Mother Teresa: blessings delayed but not forgotten - The Korea Times
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Mother Teresa: blessings delayed but not forgotten

By Choe Chong-dae

Mother Teresa (1910-1997) was revered by millions as a true mother figure, philanthropist and an extraordinarily special human being. She was an Albanian Catholic sister with neither wealth nor power. She gave herself to others with tireless energy and without expecting anything in return. I am deeply moved by her compassion for the poorest of the poor.

Why am I writing about Mother Teresa? It's an uncommon story.

An old American friend, Dr. Frank Tedesco, was an expat in Korea when he flew to India for research in early 1997. On his way back to Seoul, he volunteered for a week at a disabled children's' home in Calcutta, India run by Mother Teresa's Missionaries of Charity. Frank was to have an audience with the Holy Mother but could not because she was gravely ill. She passed away later that year. In lieu of meeting her in person, her attending sister gave Frank an envelope with nine small Miraculous Medals which the Holy Mother had blessed.

He was to share them with the Missionary sisters back in Korea. Frank put the envelope in a safe place. So safe he lost it! Twenty-four years later, Frank recently found the envelope in an old suitcase in storage in Florida. To his chagrin, he realized that he had failed to share the medals with the nuns in Korea!

The yellowing envelope included a note to the Indian head sister and an old address and phone number. Being aware of my interest in religious matters, Frank, a Buddhist scholar, called me to find the current address of the convent. Although I am not Catholic but follow of Chondo-gyo (Dong-hak, Eastern Learning), a Korean native religion, the story reminded me of Mother Teresa's universal healing mission.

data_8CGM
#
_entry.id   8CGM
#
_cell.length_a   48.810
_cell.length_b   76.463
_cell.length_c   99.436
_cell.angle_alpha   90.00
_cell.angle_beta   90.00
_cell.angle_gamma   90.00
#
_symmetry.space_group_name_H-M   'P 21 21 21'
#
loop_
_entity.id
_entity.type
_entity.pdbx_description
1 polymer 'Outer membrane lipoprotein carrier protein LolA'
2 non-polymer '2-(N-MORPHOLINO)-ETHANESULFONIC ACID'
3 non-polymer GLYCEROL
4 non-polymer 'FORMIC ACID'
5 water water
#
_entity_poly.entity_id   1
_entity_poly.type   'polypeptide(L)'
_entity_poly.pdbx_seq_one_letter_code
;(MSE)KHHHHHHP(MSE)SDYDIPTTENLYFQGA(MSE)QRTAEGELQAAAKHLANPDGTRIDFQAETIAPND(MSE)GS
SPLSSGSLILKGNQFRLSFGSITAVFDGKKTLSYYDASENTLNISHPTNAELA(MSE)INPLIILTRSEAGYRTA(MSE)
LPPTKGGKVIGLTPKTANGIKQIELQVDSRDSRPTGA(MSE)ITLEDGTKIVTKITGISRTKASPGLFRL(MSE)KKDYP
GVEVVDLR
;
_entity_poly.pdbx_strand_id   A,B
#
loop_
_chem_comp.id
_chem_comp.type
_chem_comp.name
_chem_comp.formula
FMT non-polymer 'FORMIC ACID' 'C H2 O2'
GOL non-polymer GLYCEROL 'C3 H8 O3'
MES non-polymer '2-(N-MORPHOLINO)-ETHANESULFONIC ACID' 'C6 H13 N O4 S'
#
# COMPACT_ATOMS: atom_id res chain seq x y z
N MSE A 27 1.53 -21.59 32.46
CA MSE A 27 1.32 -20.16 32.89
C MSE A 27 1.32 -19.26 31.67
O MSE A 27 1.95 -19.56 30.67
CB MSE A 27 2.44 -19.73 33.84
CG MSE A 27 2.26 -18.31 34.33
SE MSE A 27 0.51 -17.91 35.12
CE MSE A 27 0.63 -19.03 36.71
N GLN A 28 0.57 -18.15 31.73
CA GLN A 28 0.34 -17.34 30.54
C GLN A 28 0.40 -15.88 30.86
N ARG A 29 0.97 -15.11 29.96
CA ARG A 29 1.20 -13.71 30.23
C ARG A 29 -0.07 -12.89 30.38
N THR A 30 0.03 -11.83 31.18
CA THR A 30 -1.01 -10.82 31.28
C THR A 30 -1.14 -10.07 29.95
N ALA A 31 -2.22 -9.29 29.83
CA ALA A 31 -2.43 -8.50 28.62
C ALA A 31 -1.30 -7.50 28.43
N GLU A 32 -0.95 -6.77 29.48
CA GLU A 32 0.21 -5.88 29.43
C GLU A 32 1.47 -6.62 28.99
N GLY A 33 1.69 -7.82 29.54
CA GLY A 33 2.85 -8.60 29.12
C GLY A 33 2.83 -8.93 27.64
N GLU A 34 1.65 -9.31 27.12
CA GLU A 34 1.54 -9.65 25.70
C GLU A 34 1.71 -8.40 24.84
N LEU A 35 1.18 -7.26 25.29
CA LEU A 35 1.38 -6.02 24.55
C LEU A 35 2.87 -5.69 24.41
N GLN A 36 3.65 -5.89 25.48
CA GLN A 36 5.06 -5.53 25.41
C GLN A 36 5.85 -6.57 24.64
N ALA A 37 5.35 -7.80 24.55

I managed to contact the Missionaries of Charity in Incheon to trace Sister Drusilla, the "point person" mentioned in the note. Sister Drusilla had returned to the Missionaries of Charity's home in Calcutta years ago. The very busy Mission Home there is hard to reach. Much has changed since Mother Theresa's canonization, but the sisters still adhere to their vows of chastity, poverty, obedience and "wholehearted free service to the poorest of the poor."

When the head sister in Incheon learned that Frank, a former U.S. Peace Corps volunteer leprosy worker in 1980 in Korea, has been a long-time end-of-life chaplain, she advised him to give the medals to the terminally ill and staff who care for them. Frank informed me that he had already given a Miraculous Medal to Sangita, the founder of a Hare Krishna hospice in India, who mentioned her awe of Mother Teresa during a hospice care training. The intent of Saint Teresa's gift was not lost after all!

Frank gave a second Miraculous Medal to Saint Teresa of Calcutta Community Catholic Church in St. Petersburg, Florida. The priest was elated to display a Miraculous Medal blessed by the Holy Mother in the church's reliquary. You can watch the presentation at. Dr. Tedesco's story begins about 26 minutes into the Mass. He ends his talk with a short quote from the ancient Buddhist scripture The Dhammapada!

Frank is looking for other recipients whose lives emulate Mother Teresa's selfless service to the neediest. Many, many people today are desperate for spiritual support. Twenty-four years later, and continents away, the Miraculous and Spiritual Medals are again providing the healing of Mother Teresa's love through a compassionate Buddhist teacher in Florida!

Choe Chong-dae is a guest columnist of The Korea Times. He is president of Dae-kwang International Co., and director of the Korean-Swedish Association. He can be reached at


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